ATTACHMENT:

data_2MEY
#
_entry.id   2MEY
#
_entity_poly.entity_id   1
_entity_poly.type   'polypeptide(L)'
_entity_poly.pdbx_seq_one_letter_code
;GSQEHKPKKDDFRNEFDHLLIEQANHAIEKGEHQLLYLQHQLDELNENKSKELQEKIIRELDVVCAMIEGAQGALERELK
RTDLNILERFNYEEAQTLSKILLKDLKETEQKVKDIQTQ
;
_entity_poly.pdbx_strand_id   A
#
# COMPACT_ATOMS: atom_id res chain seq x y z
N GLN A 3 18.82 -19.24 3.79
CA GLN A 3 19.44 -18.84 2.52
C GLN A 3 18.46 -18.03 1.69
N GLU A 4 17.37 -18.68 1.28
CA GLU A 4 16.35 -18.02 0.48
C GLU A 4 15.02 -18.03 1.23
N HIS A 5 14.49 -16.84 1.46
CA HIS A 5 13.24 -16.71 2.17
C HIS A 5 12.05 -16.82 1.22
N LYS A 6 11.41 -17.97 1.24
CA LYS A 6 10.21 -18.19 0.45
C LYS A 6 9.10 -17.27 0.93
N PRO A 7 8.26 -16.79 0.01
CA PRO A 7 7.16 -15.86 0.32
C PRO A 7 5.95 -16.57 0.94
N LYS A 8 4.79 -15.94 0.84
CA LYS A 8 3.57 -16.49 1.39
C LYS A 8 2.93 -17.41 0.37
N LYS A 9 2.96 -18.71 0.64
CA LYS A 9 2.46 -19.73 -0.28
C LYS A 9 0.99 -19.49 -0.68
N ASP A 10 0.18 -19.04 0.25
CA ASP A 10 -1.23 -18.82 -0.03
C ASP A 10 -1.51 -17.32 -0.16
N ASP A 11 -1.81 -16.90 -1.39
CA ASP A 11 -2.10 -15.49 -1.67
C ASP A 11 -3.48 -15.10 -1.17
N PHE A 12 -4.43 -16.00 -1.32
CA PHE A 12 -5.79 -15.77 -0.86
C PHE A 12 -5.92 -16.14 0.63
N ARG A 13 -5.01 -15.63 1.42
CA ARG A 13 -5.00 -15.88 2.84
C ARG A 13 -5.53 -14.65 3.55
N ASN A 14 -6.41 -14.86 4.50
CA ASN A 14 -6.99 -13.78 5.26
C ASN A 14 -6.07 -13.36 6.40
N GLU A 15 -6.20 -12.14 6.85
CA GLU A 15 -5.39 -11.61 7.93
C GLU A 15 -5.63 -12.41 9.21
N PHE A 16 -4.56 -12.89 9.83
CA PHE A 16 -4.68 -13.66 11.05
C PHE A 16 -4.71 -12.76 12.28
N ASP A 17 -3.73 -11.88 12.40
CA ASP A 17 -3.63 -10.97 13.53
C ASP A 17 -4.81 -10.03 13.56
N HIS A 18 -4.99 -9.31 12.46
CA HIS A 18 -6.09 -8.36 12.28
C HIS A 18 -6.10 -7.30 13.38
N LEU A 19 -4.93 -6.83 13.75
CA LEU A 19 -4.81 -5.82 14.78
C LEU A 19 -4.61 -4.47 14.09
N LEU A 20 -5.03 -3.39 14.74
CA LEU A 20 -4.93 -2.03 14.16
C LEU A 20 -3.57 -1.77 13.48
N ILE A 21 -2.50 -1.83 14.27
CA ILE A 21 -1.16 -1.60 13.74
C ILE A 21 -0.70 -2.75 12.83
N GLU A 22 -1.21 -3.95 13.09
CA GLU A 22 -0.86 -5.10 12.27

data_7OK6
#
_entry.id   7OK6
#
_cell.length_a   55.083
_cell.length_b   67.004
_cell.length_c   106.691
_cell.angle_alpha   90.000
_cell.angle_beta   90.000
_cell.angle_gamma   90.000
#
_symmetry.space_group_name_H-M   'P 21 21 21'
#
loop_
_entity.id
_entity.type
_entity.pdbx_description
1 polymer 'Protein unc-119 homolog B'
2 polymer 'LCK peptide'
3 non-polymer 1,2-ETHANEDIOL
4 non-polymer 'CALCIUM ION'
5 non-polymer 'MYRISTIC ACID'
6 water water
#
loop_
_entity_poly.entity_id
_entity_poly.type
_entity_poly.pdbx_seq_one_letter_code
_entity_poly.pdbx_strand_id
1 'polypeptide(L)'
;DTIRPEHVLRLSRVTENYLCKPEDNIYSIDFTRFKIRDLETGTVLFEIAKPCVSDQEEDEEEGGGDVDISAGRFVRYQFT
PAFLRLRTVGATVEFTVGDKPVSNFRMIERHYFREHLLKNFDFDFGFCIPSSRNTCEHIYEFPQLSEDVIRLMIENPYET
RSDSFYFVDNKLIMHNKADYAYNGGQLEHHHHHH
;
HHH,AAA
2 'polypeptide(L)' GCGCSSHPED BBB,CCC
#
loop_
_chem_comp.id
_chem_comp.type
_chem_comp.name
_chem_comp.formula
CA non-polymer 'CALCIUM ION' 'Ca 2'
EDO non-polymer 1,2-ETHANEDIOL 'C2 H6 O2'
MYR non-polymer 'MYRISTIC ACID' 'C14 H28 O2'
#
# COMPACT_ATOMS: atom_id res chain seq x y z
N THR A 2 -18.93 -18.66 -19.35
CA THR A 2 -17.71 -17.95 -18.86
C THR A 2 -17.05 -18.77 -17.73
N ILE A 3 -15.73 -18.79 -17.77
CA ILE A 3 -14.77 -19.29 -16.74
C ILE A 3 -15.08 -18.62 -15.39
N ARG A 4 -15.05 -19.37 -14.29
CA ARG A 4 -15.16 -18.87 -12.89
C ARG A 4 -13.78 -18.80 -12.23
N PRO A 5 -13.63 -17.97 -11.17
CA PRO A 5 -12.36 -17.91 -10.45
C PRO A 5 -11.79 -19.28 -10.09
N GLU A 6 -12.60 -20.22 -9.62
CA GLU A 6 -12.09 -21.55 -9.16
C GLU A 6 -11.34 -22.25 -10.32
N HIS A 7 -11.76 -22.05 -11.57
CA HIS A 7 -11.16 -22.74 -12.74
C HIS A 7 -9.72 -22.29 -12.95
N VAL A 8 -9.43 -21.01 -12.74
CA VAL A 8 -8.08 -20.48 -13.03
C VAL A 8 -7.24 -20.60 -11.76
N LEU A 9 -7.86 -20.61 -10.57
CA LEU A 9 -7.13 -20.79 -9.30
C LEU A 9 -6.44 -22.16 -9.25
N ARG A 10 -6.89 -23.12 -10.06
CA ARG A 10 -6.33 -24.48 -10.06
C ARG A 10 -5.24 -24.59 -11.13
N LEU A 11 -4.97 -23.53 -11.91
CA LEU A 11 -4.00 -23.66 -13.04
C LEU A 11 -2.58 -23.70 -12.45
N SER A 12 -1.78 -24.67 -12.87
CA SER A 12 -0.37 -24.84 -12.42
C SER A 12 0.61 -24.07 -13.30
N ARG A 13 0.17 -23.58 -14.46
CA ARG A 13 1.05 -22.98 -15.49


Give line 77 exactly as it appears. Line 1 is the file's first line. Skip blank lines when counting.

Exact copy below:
_cell.length_a   55.083